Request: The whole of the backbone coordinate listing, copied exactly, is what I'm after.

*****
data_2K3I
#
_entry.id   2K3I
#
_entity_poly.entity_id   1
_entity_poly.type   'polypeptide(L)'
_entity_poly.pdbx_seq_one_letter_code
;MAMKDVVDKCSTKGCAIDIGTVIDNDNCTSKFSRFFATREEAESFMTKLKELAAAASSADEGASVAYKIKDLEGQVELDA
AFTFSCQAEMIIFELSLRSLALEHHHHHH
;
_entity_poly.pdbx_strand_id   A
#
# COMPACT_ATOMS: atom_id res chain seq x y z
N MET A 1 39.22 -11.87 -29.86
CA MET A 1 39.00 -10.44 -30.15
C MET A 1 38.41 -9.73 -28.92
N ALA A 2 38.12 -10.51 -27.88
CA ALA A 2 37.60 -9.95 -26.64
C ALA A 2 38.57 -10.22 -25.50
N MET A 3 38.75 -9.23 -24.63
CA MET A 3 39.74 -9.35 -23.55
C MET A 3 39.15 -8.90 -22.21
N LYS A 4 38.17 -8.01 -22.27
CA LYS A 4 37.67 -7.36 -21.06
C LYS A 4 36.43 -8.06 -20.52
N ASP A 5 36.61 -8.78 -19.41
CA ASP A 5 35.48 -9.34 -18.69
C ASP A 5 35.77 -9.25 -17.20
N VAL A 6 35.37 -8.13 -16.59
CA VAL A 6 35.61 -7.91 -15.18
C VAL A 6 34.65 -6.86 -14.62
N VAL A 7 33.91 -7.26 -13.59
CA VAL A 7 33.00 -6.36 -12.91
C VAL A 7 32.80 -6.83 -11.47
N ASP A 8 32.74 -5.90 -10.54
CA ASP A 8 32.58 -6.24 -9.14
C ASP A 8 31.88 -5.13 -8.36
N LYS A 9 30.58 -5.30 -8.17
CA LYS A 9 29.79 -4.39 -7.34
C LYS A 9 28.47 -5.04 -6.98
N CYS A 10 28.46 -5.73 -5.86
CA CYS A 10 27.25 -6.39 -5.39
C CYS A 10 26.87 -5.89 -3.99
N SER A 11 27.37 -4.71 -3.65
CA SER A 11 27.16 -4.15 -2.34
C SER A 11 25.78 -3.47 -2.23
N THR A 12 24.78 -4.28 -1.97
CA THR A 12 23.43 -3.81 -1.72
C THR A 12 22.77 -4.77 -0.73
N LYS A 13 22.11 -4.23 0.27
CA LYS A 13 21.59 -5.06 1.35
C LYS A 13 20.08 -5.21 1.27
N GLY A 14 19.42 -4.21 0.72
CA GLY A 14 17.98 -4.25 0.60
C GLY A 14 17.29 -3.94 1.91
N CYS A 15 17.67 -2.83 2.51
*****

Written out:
data_2K3I
#
_entry.id   2K3I
#
_entity_poly.entity_id   1
_entity_poly.type   'polypeptide(L)'
_entity_poly.pdbx_seq_one_letter_code
;MAMKDVVDKCSTKGCAIDIGTVIDNDNCTSKFSRFFATREEAESFMTKLKELAAAASSADEGASVAYKIKDLEGQVELDA
AFTFSCQAEMIIFELSLRSLALEHHHHHH
;
_entity_poly.pdbx_strand_id   A
#
# COMPACT_ATOMS: atom_id res chain seq x y z
N MET A 1 39.22 -11.87 -29.86
CA MET A 1 39.00 -10.44 -30.15
C MET A 1 38.41 -9.73 -28.92
N ALA A 2 38.12 -10.51 -27.88
CA ALA A 2 37.60 -9.95 -26.64
C ALA A 2 38.57 -10.22 -25.50
N MET A 3 38.75 -9.23 -24.63
CA MET A 3 39.74 -9.35 -23.55
C MET A 3 39.15 -8.90 -22.21
N LYS A 4 38.17 -8.01 -22.27
CA LYS A 4 37.67 -7.36 -21.06
C LYS A 4 36.43 -8.06 -20.52
N ASP A 5 36.61 -8.78 -19.41
CA ASP A 5 35.48 -9.34 -18.69
C ASP A 5 35.77 -9.25 -17.20
N VAL A 6 35.37 -8.13 -16.59
CA VAL A 6 35.61 -7.91 -15.18
C VAL A 6 34.65 -6.86 -14.62
N VAL A 7 33.91 -7.26 -13.59
CA VAL A 7 33.00 -6.36 -12.91
C VAL A 7 32.80 -6.83 -11.47
N ASP A 8 32.74 -5.90 -10.54
CA ASP A 8 32.58 -6.24 -9.14
C ASP A 8 31.88 -5.13 -8.36
N LYS A 9 30.58 -5.30 -8.17
CA LYS A 9 29.79 -4.39 -7.34
C LYS A 9 28.47 -5.04 -6.98
N CYS A 10 28.46 -5.73 -5.86
CA CYS A 10 27.25 -6.39 -5.39
C CYS A 10 26.87 -5.89 -3.99
N SER A 11 27.37 -4.71 -3.65
CA SER A 11 27.16 -4.15 -2.34
C SER A 11 25.78 -3.47 -2.23
N THR A 12 24.78 -4.28 -1.97
CA THR A 12 23.43 -3.81 -1.72
C THR A 12 22.77 -4.77 -0.73
N LYS A 13 22.11 -4.23 0.27
CA LYS A 13 21.59 -5.06 1.35
C LYS A 13 20.08 -5.21 1.27
N GLY A 14 19.42 -4.21 0.72
CA GLY A 14 17.98 -4.25 0.60
C GLY A 14 17.29 -3.94 1.91
N CYS A 15 17.67 -2.83 2.51